As America prepares to mark the 10th anniversary of the worst terrorist attacks in the U.S., security experts question whether freedom, speed and personal space — along with continued safety — will one day return to air travel.

Some security analysts foresee a bumper crop of futuristic detection methods — from biometrics to electronic fingerprinting to behavioral analysis — and predict smoother, nimbler and less-intrusive airport walkthroughs in the coming years.

Still others envision Big Brother’s even Bigger Brother: chip-embedded passports that someday tell the federal transportation watchdogs all about your daily commutes to work, the mall — even to parties.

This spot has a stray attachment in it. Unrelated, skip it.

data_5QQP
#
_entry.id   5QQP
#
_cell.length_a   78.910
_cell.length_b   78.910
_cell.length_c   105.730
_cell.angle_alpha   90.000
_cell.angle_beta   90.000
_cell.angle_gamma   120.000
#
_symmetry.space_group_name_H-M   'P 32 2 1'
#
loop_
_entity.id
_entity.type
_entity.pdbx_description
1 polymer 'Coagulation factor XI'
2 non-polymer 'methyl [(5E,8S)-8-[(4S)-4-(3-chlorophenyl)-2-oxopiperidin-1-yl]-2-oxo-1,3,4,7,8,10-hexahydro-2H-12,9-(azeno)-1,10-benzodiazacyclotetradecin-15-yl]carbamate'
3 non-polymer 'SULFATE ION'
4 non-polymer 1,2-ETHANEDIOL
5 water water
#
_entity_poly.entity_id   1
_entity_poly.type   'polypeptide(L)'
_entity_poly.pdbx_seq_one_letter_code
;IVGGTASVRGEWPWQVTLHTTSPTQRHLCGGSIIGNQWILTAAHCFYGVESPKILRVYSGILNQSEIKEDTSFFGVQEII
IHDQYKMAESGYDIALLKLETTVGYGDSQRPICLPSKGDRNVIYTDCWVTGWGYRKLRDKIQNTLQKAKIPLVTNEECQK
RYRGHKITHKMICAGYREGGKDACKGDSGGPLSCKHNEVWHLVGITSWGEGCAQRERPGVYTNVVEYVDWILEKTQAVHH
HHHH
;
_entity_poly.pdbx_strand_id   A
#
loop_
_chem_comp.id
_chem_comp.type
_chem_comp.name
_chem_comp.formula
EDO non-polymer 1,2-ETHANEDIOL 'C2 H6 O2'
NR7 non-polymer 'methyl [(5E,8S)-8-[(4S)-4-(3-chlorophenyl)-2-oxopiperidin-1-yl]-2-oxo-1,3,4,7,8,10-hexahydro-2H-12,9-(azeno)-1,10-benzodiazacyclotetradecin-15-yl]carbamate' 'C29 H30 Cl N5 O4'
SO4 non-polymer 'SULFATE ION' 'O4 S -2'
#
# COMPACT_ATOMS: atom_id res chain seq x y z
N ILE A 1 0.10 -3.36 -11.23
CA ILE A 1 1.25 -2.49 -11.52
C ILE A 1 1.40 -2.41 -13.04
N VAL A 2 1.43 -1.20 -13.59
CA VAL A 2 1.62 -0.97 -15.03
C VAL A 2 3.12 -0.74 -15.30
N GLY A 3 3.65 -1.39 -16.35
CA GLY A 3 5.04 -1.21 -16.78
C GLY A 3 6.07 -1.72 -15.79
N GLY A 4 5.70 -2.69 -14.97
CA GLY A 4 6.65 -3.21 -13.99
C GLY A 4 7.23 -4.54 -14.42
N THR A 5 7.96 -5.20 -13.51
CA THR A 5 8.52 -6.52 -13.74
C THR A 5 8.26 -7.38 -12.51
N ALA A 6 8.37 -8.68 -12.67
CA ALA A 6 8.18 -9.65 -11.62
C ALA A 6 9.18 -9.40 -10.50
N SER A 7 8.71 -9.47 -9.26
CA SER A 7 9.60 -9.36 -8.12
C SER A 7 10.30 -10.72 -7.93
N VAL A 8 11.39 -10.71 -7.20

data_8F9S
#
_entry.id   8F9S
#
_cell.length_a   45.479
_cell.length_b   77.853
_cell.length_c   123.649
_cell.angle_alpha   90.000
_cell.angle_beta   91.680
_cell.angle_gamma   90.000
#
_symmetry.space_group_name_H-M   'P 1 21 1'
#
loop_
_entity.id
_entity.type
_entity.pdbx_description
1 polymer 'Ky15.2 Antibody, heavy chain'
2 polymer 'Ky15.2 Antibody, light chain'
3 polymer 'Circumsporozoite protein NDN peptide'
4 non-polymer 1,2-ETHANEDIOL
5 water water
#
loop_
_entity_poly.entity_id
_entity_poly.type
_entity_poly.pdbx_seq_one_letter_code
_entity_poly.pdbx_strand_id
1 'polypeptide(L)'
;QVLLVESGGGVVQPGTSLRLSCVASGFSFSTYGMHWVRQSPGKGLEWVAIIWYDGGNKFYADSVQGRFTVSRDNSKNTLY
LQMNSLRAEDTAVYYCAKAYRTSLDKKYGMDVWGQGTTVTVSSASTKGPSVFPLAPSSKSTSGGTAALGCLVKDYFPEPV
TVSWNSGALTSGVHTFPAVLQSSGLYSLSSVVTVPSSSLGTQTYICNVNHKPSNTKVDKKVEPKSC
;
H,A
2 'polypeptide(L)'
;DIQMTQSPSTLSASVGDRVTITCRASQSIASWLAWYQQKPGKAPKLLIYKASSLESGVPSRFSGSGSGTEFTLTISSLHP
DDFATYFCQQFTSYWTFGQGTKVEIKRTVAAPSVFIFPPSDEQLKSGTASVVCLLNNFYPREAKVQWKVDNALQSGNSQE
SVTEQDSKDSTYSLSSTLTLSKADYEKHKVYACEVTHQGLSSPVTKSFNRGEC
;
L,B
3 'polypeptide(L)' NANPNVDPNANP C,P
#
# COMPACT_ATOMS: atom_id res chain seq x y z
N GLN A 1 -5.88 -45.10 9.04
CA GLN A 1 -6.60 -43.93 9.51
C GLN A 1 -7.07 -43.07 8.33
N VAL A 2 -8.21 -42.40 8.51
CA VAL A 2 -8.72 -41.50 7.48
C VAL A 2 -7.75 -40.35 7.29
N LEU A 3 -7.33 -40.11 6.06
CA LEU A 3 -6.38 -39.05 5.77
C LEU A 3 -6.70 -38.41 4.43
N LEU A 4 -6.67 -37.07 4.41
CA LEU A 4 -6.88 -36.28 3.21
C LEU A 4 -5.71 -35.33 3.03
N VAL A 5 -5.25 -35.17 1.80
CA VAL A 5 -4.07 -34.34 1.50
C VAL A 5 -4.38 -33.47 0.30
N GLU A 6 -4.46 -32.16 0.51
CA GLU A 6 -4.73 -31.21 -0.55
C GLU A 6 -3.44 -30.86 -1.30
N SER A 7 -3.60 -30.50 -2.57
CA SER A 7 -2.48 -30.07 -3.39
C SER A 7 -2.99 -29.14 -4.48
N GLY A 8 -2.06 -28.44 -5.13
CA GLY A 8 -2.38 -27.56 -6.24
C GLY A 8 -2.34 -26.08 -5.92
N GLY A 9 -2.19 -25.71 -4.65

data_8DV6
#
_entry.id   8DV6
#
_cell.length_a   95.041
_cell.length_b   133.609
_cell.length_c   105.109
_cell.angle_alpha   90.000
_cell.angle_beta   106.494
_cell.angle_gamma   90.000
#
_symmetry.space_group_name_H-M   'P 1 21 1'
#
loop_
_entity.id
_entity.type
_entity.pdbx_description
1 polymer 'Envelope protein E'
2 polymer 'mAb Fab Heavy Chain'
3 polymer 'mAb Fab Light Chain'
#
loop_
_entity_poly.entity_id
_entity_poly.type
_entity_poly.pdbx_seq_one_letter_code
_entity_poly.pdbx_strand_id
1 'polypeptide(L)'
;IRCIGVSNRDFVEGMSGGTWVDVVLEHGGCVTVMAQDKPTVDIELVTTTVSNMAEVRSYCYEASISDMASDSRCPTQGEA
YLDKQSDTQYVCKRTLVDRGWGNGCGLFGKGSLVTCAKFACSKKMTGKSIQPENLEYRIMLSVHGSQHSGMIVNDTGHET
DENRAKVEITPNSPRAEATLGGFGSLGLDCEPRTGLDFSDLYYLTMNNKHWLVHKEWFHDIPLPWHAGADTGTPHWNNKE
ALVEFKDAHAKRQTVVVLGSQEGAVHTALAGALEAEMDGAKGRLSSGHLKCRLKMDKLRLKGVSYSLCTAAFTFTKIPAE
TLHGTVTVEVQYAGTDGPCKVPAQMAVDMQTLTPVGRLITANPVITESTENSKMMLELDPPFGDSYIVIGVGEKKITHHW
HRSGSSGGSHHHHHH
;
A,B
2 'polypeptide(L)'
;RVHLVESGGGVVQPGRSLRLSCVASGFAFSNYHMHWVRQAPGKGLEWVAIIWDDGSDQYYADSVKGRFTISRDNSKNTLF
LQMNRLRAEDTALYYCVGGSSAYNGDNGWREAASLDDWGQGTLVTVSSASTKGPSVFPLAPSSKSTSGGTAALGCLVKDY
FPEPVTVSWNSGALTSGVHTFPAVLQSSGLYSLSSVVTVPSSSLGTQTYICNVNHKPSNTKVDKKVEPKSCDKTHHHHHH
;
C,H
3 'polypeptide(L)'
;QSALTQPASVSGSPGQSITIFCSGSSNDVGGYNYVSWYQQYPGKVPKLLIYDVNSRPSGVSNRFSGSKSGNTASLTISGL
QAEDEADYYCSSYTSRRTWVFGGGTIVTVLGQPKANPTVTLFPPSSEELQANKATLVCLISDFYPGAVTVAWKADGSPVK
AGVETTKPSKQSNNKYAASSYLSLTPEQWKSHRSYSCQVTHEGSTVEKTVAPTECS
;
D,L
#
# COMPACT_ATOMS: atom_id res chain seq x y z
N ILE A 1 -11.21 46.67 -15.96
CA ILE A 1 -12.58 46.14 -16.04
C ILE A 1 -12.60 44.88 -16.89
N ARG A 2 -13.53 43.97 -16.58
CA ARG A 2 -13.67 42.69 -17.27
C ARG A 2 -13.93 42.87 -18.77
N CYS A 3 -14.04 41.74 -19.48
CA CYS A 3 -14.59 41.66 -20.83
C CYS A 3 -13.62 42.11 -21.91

Gazing into the future
And then there are experts like Ed Daly who peer into the next two decades of public travel and forecast two possible scenarios Read more…

Surprise! TSA Is Searching Your Car, Subway, Ferry, Bus, AND Plane

June 22, 2011 Comments off

motherjones

Scott Ableman/FlickrScott Ableman/FlickrThink you could avoid the TSA’s body scanners and pat-downs by taking Amtrak? Think again. Even your daily commute isn’t safe from TSA screenings. And because the TSA is working with Immigration and Customs Enforcement (ICE) and Border Patrol, you may have your immigration status examined along with your “junk“.

As part of the TSA’s request for FY 2012 funding, TSA Administrator John Pistole told Congress last week that the TSA conducts 8,000 unannounced security screenings every year. These screenings, conducted with local law enforcement agencies as well as immigration, can be as simple as checking out cargo at a busy seaport. But more and more, they seem to involve giving airport-style pat-downs and screenings of unsuspecting passengers at bus terminals, ferries, and even subways.